UnThreaded | Threaded | Whole Thread (25) | Ignore Thread Prev Thread | Prev | Next | Next Thread
Author: inparadise Big funky green star, 20000 posts Old School Fool Add to my Favorite Fools Ignore this person (you won't see their posts anymore) Number: of 126962  
Subject: Re: What a kick in the face Date: 10/25/2013 5:23 AM
Post New | Post Reply | Reply Later | Create Poll . Report this Post | Recommend it!
Recommendations: 0
It behooves you to consider the risks carefully. If risks to the property change over say 40 or 100 years, the value of the property will be impacted.

Buying a high risk property means taking that risk.


You assume that it is possible to see or understand these risks, particularly when it is impacted by farms 20 miles away being turned into subdivisions. Or how about the recent flooding and mudslides in CO, where a major contributing cause is believed to be the deforestation from last years fires? So many of those people did not have flood insurance. It is a misconception that a property is not at risk for flood because it it not within view of a creek or other body of water.

FEMA changed our flood maps in the area about 7 years ago. Very impressive how many homes were now subject to required flood insurance, even though the requirement was not there when the place was purchased, and there was no flowing water to be seen nearby.

Why do I need flood insurance, even though my community has never been flooded?

Flooding occurs in moderate-to-low risk areas as well as in high-risk areas. Poor drainage systems, rapid accumulation of rainfall, snowmelt, and broken water mains can all result in flood. Properties on a hillside can be damaged by mudflow, a covered peril under the Standard Flood Insurance Policy.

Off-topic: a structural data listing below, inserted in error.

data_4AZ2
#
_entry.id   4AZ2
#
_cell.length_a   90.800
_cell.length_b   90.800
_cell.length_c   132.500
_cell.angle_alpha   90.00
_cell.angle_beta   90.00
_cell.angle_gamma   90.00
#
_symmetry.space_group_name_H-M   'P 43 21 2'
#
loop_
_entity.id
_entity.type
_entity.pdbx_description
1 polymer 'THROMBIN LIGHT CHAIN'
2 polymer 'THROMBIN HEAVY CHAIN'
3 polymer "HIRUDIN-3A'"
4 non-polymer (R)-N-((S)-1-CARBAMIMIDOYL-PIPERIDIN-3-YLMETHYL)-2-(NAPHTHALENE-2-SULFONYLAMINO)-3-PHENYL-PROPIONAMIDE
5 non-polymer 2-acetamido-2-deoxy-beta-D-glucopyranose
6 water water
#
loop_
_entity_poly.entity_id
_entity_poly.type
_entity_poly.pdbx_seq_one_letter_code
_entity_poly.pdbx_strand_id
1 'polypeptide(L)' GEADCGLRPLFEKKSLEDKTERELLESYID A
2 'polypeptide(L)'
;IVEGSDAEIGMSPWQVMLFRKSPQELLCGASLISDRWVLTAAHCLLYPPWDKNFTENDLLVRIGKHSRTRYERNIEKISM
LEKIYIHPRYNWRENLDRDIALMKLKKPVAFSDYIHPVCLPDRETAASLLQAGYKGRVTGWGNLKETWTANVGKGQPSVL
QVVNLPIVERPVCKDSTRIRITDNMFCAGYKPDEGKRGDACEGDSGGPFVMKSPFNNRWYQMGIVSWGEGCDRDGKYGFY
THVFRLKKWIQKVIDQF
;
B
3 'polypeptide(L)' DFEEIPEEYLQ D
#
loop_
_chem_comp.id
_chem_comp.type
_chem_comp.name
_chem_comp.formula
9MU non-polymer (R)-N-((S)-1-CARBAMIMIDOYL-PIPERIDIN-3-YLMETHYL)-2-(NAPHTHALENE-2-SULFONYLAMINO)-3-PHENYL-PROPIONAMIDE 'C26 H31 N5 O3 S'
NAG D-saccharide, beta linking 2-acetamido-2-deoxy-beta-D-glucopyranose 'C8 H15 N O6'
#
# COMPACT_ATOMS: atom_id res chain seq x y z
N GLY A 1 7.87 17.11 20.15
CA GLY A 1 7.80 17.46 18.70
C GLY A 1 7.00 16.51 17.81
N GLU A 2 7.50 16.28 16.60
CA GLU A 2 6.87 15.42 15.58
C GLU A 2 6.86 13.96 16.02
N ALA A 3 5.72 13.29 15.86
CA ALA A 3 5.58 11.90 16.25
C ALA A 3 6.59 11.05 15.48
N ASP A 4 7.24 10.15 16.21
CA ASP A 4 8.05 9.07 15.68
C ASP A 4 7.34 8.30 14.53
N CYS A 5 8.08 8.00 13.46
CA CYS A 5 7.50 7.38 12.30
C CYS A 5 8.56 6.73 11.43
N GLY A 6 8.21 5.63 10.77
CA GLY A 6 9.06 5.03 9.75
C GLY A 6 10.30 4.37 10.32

http://www.floodsmart.gov/floodsmart/pages/faqs/why-do-i-nee...

Someone recently expressed the erroneous belief to me that they could not buy flood insurance because they were not in a flood plain. Nor was their neighbor whose basement filled with water in recent extreme flooding. I expect flood insurance to become required by all gov't insured mortgages within the next couple of decades. So many properties that get flooded are not in flood plains, with the floods taking unexpected paths into "low risk" properties.

IP
Post New | Post Reply | Reply Later | Create Poll . Report this Post | Recommend it!
Print the post  
UnThreaded | Threaded | Whole Thread (25) | Ignore Thread Prev Thread | Prev | Next | Next Thread

Announcements

Useful Resources
Our Home Center has all you need to make buying and owning a home a great experience. Get or refinance a mortgage and much more!
Buying/Selling a Home FAQ

Mortgage Professor
Offsite resource for mortgage questions.
2013 Feste Award Voting Begins!
Who will win the 2013 Feste Award? Vote now for the Fool that most exemplifies the Fool Community mission of Learning Together!
When Life Gives You Lemons
We all have had hardships and made poor decisions. The important thing is how we respond and grow. Read the story of a Fool who started from nothing, and looks to gain everything.
Post of the Day:
Tax Strategies

TMFPMarti-Feeling Good
What was Your Dumbest Investment?
Share it with us -- and learn from others' stories of flubs.
Community Home
Speak Your Mind, Start Your Blog, Rate Your Stocks

Community Team Fools - who are those TMF's?
Contact Us
Contact Customer Service and other Fool departments here.
Work for Fools?
Winner of the Washingtonian great places to work, and "#1 Media Company to Work For" (BusinessInsider 2011)! Have access to all of TMF's online and email products for FREE, and be paid for your contributions to TMF! Click the link and start your Fool career.
Advertisement